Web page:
Many people agree that some medical conditions are easier to talk about than others. Whether you have diabetes or osteoporosis, or mental health conditions like anxiety and depression, it can be helpful to seek comfort among a community of individuals who also struggle with your condition. On the other hand, some conditions are harder, and more embarrassing, to bring up in conversation. Most people would probably count incontinence as one of these. Even though the condition is so widespread, many people do not seek the help they need due to the embarrassment of having to discuss the condition with someone. But it is vital to seek help to maintain the health of your pelvic floor.
Incontinence can seem embarrassing, but just like any other medical condition, there are treatments that can help, including physical therapy. We encourage our patients at EW Motion Therapy to be open and honest with us, so we can give them the most comprehensive treatment possible and help them move, feel, and live better. Our ultimate goal is to present physical therapy as a possible solution for your incontinence symptoms, even if you choose not to seek therapy with us.
This article discusses general pelvic floor dysfunction, types of incontinence and their symptoms, and how physical therapy can help. With this information, you can talk to your doctor and ensure you are getting the care you need to improve your quality of life.
What is pelvic floor dysfunction?
Incontinence itself falls under an umbrella diagnosis of pelvic floor dysfunction. Your pelvic floor is the complex basket of muscles that supports your pelvis and lower abdominal organs - it contracts and relaxes depending on which function your body needs. When it does not work properly, you can have issues with urinary urgency, low back pain, constipation, painful intercourse, and many other conditions, including incontinence.
Pelvic floor dysfunction is signaled by pain, tension, or weakness from lengthened muscles. Let’s discuss how incontinence is related to a dysfunction of your pelvic floor.
Types of incontinence and symptoms
Incontinence is the opposite of continence, which is involuntary control of your bowels and bladder. This control requires mobility, sensation, and intact functioning of the nervous system. In other words, it requires the bladder or bowels to expand and contract, which is accomplished by the pelvic floor muscles.
Within the diagnosis of urinary incontinence, there are three different types. Stress urinary incontinence is an involuntary loss of urine brought about by physical exertion. If you leak a little when you sneeze, cough, laugh, or exercise, you may have this type. This is why many female weightlifters wear pads or panty liners as they lift to catch leaks. Urge urinary incontinence is also involuntary and happens when you feel a strong urge to urinate. If you leak on your way to the toilet, or are triggered to urinate by certain actions you do in your day, you may have this type.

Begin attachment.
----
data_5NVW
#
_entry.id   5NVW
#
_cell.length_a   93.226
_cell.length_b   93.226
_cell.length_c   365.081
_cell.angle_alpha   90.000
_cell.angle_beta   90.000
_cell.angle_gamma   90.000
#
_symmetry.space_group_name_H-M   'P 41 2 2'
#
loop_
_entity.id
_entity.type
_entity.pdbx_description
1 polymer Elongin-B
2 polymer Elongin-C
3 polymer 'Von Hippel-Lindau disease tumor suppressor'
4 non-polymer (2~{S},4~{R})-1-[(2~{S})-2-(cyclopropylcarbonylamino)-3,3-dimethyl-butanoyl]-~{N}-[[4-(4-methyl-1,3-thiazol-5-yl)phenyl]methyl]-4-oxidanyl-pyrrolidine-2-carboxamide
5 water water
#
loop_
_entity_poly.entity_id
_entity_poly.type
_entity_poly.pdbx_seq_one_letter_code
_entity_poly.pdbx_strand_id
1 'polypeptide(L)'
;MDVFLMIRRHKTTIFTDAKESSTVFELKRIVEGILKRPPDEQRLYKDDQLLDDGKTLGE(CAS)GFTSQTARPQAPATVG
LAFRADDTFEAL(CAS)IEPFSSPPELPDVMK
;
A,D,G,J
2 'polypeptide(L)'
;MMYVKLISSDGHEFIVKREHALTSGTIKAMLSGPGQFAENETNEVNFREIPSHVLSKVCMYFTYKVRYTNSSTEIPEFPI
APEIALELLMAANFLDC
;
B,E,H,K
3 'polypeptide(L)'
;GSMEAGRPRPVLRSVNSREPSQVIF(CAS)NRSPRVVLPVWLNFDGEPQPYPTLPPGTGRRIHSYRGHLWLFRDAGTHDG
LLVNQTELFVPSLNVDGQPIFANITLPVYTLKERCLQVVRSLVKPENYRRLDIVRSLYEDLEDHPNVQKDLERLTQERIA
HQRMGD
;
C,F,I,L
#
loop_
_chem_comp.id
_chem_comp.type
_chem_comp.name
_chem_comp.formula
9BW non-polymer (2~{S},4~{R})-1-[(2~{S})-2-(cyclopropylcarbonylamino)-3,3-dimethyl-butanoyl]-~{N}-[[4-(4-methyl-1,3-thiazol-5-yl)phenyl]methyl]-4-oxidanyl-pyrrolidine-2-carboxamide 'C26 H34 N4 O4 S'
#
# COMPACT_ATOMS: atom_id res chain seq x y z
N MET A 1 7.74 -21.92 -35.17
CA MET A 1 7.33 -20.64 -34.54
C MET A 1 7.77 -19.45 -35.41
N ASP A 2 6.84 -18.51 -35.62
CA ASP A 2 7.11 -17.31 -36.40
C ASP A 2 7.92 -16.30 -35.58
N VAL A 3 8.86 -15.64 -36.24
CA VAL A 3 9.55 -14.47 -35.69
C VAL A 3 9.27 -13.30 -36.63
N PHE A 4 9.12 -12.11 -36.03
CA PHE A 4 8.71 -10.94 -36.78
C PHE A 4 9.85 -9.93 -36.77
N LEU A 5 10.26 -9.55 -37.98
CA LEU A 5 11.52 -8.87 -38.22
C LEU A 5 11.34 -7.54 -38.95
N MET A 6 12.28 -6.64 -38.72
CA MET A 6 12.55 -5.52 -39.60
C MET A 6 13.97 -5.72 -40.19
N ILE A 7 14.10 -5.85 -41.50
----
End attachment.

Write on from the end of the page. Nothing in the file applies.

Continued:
Many people have a mixture of both types of incontinence, or mixed urinary incontinence, and it is a condition many women have. In fact, 25% of women under 30 years of age, 44-57% of middle-aged/postmenopausal women (30-60 years old), and 75% of older women (60+ years old) deal with this condition. So, if you think you are the only one suffering with incontinence, you are assuredly not.
How can physical therapy help incontinence?
While you could try medications or even surgery to help your incontinence, physical therapy is a more conservative approach. A physical therapist can address behavioral changes appropriate to your specific needs in order to reduce unwanted leakage. They will utilize pelvic floor detraining, bladder retraining, strengthening, and improving mobility through specific exercises. They can also help educate you on improving control of urgency and bladder coordination, along with any other behavioral changes they think would help your specific symptoms and triggers.
Along with physical therapy, you can practice some behaviors yourself to improve your continence. Here’s a short list.
Avoid hovering or squatting over the toilet.
Do not strain or push your urine.
Avoid habitual holding.
Intake healthy fluids.
Incorporate non-irritating foods into your diet, like pears, apricots, and non-citrus herbal teas.
Why is my pelvic floor important?
Now you know more about incontinence and how physical therapy can help. Your pelvic floor muscles are not only important to maintain continence, but to support your entire core and pelvis, and many women suffer from some sort of pelvic floor dysfunction, especially after giving birth. It is vital to maintain the health of your pelvic floor so you can move and perform efficiently during your day.
It can feel embarrassing to talk about incontinence, but when you are honest with your healthcare professionals of choice, they can help you find the best solutions. We create a safe space for our patients at EW Motion Therapy, where they can be honest about symptoms and give us the information we need to create a care plan just for them. If you are interested in physical therapy with us, fill out the Request an Appointment form on our website, and someone from our staff will contact you within 48 hours with your next steps.